Whether you were an adult and/or a child when it happened, sexual violence can have a big impact on your health, life, and relationships. Some of these can last a long time.
- Feel angry or upset.
- Feel anxious, scared, panicked, or on edge.
- Have disturbing and intrusive thoughts or memories.
- Have nightmares or sleep problems.
- Feel numb, like you are daydreaming, or that you are ‘detached’ from reality.
- Have low self-esteem, feel ashamed, or blame yourself for what happened.
Whether some of these things happen to you or not - or whether you live with other effects of sexual violence not listed here - your experience is real, valid, and yours. There's no right or wrong way to be or feel after rape, sexual abuse or other types of sexual violence.
I spent years thinking that there was something wrong with me. I often felt like I was watching my life on a screen. Sometimes, something totally normal would make me freeze or panic. It was only after I went to counselling I learned I wasn’t crazy or attention-seeking – instead it was a response to the trauma I'd been through.
Many people who want to get support from Rape Crisis experienced rape, sexual assault, sexual abuse or another type of sexual violence a year or more ago.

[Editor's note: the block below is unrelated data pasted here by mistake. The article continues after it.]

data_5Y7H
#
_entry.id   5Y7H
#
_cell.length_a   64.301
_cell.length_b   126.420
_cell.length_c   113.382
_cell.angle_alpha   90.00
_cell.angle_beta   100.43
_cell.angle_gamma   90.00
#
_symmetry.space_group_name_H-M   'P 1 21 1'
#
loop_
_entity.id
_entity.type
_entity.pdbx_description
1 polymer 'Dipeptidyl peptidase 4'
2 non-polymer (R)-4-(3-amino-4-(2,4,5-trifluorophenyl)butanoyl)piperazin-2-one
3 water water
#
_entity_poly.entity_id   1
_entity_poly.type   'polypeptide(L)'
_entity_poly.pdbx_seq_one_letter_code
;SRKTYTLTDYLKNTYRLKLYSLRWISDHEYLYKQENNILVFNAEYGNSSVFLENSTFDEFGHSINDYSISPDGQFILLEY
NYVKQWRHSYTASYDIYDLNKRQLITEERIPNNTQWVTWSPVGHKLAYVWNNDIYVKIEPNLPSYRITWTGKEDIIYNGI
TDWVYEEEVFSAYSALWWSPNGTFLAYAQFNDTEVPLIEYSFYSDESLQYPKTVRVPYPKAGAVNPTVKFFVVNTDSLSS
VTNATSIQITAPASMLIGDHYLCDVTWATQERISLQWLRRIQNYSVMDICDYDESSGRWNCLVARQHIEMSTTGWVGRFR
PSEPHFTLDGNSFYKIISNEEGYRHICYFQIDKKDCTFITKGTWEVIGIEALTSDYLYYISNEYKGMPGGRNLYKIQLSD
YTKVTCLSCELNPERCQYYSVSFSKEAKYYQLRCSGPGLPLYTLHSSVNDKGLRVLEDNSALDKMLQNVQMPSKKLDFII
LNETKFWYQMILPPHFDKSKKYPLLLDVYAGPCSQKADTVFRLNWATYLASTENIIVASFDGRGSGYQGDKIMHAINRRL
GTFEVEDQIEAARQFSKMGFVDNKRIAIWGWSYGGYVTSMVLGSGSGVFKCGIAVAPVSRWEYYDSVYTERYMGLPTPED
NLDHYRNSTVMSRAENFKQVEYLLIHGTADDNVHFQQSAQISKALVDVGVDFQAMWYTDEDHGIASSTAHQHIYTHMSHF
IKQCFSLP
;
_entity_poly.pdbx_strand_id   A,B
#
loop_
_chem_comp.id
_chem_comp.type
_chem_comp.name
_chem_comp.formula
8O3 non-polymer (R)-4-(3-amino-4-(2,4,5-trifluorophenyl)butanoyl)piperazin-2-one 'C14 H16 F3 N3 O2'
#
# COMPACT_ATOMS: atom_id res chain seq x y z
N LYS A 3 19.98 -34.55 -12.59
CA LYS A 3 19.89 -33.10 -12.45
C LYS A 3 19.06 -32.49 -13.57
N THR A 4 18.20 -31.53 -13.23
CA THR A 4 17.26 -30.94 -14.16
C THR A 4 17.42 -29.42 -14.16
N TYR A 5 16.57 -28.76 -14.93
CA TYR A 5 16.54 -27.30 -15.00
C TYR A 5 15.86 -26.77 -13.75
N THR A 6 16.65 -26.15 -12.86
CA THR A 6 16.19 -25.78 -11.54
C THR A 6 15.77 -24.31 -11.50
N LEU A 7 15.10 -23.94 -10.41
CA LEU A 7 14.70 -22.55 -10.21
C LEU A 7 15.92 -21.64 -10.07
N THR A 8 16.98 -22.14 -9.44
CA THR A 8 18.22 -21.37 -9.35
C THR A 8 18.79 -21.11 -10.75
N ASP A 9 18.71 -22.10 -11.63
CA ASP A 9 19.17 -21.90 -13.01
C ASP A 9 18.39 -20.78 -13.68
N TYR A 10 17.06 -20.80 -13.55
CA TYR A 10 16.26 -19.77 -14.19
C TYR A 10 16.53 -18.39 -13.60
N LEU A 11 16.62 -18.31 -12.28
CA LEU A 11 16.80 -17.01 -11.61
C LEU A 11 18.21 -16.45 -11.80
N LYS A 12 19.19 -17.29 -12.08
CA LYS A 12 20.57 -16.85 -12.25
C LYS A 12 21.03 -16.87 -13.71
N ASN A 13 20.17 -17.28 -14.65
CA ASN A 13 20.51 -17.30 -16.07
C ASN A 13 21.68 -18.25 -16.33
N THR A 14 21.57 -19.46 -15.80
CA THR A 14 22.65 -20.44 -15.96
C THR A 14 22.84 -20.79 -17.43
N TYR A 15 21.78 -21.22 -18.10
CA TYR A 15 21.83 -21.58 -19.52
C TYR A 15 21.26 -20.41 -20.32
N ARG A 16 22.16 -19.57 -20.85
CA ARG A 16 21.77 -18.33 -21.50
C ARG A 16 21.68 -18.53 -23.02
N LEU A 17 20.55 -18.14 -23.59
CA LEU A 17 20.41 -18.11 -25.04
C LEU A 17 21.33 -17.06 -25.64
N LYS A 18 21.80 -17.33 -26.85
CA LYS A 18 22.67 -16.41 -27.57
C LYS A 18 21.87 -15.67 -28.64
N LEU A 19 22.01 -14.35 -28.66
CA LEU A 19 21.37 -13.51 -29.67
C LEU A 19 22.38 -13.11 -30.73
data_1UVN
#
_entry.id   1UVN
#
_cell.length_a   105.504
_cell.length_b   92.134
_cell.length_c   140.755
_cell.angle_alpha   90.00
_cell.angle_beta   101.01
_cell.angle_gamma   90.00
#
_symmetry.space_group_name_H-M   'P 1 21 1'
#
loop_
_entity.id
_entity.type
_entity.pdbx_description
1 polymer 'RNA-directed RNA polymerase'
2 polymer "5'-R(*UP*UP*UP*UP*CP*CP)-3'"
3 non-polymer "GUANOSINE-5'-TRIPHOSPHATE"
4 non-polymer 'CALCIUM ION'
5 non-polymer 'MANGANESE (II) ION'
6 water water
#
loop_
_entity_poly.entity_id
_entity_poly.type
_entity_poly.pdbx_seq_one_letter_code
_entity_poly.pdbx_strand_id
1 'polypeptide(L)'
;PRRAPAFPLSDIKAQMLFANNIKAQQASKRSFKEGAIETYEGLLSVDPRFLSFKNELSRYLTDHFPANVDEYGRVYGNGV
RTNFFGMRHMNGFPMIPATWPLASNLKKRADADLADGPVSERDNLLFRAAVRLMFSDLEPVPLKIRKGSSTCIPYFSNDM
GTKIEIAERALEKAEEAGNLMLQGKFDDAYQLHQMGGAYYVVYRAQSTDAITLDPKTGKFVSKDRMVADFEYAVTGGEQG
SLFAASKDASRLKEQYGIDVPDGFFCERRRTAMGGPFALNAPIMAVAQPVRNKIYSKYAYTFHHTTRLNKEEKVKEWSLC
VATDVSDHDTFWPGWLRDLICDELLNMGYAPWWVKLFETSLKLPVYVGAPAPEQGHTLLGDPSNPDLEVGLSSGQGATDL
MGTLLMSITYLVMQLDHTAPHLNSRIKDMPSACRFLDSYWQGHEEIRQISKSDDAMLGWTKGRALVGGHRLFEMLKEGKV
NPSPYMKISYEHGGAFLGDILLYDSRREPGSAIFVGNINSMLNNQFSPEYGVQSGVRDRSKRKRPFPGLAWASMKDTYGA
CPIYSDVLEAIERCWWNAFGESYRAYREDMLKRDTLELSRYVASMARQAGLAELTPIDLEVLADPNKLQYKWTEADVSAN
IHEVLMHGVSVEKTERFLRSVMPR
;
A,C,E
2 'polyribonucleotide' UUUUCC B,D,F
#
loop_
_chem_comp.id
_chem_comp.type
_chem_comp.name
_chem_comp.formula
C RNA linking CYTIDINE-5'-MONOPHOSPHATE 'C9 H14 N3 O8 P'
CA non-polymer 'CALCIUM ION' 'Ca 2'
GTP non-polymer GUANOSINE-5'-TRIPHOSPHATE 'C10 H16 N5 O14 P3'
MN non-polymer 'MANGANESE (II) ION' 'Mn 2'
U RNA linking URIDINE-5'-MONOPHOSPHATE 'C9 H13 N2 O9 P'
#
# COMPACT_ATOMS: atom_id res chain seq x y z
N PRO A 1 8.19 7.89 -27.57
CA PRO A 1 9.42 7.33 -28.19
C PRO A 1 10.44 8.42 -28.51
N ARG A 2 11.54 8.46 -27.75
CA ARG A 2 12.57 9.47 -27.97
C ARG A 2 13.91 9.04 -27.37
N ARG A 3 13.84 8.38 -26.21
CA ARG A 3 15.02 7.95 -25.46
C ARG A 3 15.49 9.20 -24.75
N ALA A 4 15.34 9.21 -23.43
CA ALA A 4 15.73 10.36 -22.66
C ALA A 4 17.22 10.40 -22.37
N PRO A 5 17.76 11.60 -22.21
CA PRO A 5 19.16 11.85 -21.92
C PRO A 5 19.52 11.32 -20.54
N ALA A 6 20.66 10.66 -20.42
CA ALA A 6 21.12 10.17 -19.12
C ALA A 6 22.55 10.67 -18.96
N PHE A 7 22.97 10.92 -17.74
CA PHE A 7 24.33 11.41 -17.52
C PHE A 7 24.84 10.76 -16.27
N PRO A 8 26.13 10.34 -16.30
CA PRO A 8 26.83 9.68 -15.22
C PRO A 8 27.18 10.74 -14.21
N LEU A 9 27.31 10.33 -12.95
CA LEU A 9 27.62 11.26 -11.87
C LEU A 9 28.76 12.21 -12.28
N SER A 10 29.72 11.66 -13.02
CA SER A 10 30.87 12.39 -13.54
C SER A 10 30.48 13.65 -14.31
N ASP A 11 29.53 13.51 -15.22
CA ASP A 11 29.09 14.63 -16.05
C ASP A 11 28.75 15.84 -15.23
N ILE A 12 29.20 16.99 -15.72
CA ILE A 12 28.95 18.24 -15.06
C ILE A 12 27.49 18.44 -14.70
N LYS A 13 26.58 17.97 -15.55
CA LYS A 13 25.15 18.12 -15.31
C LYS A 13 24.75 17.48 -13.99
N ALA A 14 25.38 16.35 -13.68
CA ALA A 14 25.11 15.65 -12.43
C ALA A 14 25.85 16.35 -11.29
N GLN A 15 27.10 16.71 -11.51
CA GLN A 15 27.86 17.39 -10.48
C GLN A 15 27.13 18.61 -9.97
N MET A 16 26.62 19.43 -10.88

- 1 in 3 adult survivors of child sexual abuse only tell someone about what happened to them later in life.
- 1 in 3 Rape Crisis Centre service users in England and Wales are adult survivors of child sexual abuse.
Even if it happened a long time ago, you can still talk to us. We will always listen to you, believe you and never judge you.
Reporting to the police
No matter when it happened, you can still make a report to the police. There is no time limit on reporting sexual offences such as rape and sexual assault.
You might be worried that there won’t be enough evidence for the police to start an investigation. But, although they won’t be able to get any forensic evidence, your account of what happened is important evidence too.
Whether or not you report to the police should always be your choice. No-one should put you under any pressure to make a report. In fact, many victims and survivors choose not to go to the police.